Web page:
Saudi Curriculum Reforms Ignore Content Inciting Violence Towards Christians

ICC Note:

The Saudi government insists that they are reforming the country’s educational system as part of its counterterrorism efforts, but rather than eliminating content inciting violence against religious minorities, the government hosted a failed photo competition. Last year, the government announced its intention to stop printing textbooks by 2020 as part of its educational reforms. Meanwhile, teachers continue to use textbooks which encourage violence and discrimination against Christians. Says one Saudi teacher, these kinds of curriculum reform programs in reality have only a weak impact.


01/25/2018 Saudi Arabia (OXY) –  As the Saudi government sought to step up its efforts to counter extremism, it dreamt up a competition for schoolchildren to take photos and videos that showed “the kingdom’s work in serving Islam” or security forces’ fight against Islamist militants.

But the initiative has been suspended and its future uncertain following allegations that the project itself was hijacked by Islamists. The first head of the program was dismissed in October after media reports that his staff expressed sympathy with the Muslim Brotherhood, a movement that Riyadh designates as a terrorist group. His replacement lasted only 72 hours before she was dismissed for the same reason.

The government’s experience with the program, known as Feten, which means “astute” in Arabic, underlines the challenges it faces to reform the conservative education system. Its success will be pivotal to Riyadh’s ability to fulfill Crown Prince Mohammed bin Salman’s pledge to turn a nation often accused of exporting extremism into a more tolerant society.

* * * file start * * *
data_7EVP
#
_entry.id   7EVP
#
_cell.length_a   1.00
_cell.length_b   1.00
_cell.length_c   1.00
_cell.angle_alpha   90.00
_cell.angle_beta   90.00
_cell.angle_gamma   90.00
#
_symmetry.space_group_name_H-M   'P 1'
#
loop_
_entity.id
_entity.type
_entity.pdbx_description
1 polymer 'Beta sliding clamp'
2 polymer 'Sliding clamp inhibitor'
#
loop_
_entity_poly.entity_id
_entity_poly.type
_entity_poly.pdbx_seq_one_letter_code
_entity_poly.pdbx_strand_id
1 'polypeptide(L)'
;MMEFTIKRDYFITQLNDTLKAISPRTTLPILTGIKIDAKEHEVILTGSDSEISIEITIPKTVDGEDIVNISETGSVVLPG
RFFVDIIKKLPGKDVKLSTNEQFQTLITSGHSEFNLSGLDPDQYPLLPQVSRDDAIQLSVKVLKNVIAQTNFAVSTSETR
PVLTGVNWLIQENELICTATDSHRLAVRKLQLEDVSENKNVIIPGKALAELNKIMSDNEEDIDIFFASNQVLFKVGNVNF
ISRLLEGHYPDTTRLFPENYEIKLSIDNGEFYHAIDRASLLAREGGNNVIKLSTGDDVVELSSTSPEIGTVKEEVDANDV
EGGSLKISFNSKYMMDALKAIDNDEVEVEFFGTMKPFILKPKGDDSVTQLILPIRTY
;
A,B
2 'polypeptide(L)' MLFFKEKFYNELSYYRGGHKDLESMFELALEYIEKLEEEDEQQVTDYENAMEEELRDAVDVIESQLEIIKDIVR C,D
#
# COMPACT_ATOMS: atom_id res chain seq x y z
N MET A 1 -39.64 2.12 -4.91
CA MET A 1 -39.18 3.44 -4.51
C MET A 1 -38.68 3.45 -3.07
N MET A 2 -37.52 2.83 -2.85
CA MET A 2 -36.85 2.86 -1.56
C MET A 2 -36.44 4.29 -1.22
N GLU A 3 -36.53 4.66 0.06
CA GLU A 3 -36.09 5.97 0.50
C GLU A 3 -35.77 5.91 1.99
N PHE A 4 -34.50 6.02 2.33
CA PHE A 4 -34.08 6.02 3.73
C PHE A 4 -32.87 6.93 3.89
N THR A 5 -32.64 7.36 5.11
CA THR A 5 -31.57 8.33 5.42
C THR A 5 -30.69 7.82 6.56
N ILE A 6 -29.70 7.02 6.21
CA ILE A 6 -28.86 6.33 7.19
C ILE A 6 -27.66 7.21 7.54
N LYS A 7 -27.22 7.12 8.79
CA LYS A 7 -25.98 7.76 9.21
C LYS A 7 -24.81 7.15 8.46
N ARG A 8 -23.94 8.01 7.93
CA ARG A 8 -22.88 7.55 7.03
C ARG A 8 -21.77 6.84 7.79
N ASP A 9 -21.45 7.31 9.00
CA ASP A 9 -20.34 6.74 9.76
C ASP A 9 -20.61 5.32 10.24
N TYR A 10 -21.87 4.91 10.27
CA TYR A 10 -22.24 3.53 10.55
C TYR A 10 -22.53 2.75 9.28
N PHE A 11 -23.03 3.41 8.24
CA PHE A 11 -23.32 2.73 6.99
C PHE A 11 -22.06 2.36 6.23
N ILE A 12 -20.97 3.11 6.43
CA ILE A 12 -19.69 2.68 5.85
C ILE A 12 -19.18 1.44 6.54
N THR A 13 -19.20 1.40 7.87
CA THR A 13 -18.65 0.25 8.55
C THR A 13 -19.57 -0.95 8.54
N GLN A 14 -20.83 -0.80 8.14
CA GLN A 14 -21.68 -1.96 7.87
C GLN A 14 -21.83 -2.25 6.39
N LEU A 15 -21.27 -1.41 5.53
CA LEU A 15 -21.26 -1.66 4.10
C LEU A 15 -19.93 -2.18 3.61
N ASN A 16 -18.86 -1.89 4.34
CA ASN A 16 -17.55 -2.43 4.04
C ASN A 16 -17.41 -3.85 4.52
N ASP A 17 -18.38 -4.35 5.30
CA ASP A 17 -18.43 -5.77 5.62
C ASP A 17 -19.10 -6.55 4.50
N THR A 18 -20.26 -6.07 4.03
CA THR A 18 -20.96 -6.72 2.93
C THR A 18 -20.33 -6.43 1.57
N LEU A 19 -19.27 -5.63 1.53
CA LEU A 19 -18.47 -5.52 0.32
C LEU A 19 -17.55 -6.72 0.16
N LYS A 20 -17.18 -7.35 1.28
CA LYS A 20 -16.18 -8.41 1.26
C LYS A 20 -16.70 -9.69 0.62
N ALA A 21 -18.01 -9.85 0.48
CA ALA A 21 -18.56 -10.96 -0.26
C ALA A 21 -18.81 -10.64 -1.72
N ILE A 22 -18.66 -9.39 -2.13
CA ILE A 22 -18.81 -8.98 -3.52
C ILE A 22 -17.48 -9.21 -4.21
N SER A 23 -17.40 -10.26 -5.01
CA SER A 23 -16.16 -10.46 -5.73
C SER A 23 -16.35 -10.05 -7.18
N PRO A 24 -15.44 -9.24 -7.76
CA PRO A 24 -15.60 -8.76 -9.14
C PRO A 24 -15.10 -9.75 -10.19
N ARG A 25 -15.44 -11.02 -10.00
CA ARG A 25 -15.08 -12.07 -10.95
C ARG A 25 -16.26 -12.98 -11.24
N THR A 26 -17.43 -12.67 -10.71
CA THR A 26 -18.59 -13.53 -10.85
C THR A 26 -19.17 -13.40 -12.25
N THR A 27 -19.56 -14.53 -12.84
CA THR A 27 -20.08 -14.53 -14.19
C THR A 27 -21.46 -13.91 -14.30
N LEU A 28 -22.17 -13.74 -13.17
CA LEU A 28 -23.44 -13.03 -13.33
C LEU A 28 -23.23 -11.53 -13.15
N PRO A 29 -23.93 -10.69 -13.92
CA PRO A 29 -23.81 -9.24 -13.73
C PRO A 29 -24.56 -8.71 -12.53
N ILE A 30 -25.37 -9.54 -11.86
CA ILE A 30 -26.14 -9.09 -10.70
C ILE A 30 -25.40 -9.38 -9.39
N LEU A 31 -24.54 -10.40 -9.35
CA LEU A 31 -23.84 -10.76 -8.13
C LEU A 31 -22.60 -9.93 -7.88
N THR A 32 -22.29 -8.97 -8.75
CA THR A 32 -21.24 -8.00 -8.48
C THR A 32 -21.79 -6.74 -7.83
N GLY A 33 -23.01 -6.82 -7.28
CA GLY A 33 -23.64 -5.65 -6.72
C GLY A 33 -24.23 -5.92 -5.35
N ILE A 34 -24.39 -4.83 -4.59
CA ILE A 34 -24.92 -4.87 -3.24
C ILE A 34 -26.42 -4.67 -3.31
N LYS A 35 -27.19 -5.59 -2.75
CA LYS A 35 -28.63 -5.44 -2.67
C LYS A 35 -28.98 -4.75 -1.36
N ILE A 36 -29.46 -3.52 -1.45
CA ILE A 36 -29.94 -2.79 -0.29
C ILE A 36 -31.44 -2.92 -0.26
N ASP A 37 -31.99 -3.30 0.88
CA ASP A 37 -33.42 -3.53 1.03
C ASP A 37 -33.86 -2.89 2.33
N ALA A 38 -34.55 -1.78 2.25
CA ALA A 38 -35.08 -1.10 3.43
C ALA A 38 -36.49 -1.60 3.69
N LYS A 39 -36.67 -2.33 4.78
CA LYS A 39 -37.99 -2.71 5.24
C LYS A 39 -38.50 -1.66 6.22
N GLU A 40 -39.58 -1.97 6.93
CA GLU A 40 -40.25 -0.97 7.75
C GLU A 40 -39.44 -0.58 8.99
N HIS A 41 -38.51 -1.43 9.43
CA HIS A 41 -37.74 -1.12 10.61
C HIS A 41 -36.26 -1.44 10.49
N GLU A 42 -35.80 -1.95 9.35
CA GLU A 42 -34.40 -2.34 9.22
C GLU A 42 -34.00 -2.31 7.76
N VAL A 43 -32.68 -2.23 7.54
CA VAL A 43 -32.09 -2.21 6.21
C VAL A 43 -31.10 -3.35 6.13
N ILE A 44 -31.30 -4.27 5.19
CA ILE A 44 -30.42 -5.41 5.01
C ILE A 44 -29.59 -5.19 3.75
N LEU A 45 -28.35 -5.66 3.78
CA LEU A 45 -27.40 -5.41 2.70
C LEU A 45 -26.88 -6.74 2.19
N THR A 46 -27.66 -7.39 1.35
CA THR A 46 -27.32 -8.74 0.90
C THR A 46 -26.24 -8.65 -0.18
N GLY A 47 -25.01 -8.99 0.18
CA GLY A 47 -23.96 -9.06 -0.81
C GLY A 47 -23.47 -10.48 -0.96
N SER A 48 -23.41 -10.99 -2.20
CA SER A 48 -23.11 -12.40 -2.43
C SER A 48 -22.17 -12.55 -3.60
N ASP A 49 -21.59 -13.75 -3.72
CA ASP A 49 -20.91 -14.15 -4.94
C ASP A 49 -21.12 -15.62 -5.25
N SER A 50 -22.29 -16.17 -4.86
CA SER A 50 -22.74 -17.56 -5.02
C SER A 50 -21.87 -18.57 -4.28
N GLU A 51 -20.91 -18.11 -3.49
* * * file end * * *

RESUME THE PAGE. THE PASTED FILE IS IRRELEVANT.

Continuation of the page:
The education system has long been criticized for using a curriculum that promotes hatred of non-Muslims and creates a fertile ground for extremism. Scrutiny of the system and the influence of the powerful Wahhabi religious establishment, which preaches a strict interpretation of Sunni Islam, intensified after it was discovered that 15 of the 19 hijackers who carried out the Sept. 11 attacks in the U.S. were Saudis.

Government officials insist a big effort has been made to modernize education and revise textbooks to rid them of intolerance. But recent reports by think tanks and human rights groups suggest that religious teaching material continues to include problematic elements.

A fifth-grade textbook, for example, contains a passage calling Jews, Christians and pagans “original unbelievers,” according to a review conducted by Human Rights Watch in September. Another textbook says “those who make the graves of prophets and the righteous into mosques are evil-natured,” an apparent reference to Shia and Sufi Muslims.

“The government’s own intolerant and discriminatory policies are a domestic factory for extremism,” says Sarah Leah Whitson, an executive director at HRW. “Saudi [Arabia] not only needs to reform its education system to end the open religious hatred spewed by textbooks and teachers alike, but needs to end the rampant discrimination against its native Shia and foreign Christian populations.”

Saudi officials did not respond to requests for comment.

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